“Be still!” said Ashquash crossly, but Aronoke was still caught in the blind throes of panic and struggled wildly. She slapped him hard across the face. He subsided a little in shock and found himself pushed towards the edge. He clawed at it and clung to it, wheezing and gasping.

“What are you doing?” came an irate voice from far across the pool. “Stop that immediately!”

Aronoke struggled to climb out, but floundered ineffectively, unable to find the strength. Then Ashquash was there at the top, holding out her hand, and with her assistance he rolled up over the side and knelt there for long moments, coughing and gasping, retching up great gouts of water.

“You initiates are not supposed to be in the pool,” said someone closer now, an Aqualish instructor, coming over in the company of a warden droid. “It has been reserved for Clan Vequish’s use for the entire afternoon.”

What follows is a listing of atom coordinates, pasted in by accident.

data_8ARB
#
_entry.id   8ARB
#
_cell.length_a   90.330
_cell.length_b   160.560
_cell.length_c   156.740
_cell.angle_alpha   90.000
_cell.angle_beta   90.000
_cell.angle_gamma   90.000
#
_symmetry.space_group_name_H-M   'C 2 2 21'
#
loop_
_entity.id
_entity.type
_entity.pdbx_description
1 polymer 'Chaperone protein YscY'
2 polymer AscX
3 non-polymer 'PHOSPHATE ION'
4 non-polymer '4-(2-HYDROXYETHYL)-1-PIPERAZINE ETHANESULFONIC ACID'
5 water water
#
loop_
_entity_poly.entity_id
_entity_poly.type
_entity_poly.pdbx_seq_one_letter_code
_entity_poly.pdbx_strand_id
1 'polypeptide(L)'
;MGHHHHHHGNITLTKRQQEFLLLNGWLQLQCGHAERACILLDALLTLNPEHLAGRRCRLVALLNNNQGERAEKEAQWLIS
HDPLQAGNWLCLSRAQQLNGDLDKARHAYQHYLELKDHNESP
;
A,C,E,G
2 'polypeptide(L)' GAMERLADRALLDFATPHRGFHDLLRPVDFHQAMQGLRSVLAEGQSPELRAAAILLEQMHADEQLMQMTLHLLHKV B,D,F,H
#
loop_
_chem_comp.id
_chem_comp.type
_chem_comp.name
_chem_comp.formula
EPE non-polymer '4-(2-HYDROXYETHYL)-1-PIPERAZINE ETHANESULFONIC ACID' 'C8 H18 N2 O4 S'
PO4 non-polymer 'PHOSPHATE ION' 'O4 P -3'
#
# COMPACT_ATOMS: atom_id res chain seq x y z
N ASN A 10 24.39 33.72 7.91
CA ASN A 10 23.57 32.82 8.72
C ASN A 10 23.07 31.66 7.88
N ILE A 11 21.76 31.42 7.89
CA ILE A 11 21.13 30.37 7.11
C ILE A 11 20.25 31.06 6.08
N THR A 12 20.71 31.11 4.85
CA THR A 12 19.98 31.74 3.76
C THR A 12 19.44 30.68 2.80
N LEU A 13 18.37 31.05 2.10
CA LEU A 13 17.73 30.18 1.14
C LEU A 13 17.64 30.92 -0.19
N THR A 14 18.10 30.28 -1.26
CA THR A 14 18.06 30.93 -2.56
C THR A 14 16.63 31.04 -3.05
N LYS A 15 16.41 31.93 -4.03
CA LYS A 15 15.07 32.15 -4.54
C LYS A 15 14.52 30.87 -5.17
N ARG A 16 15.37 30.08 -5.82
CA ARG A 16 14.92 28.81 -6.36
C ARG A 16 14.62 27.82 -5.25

“Yes, we know,” said Ashquash petulantly.

Aronoke could not speak, was too busy coughing still.

“You had better leave and return to your quarters at once,” said the instructor.

Can’t he see that I’m half drowned, thought Aronoke. His fear had been replaced by anger. Anger at Ashquash, anger that she had done this to him, anger that the instructor was berating him when none of this was his fault. Was this Ashquash’s repayment for what had happened to her? She thought it was his fault?

“Yes, yes, we’re going,” said Ashquash insubordinately. Aronoke made a brief sign of acquiescence, but still did not want to speak. He was too angry. It was only when they were moving off down the hallway that lead to the elevator banks that he felt he could talk.

“What did you want to go and do that for?” he snarled.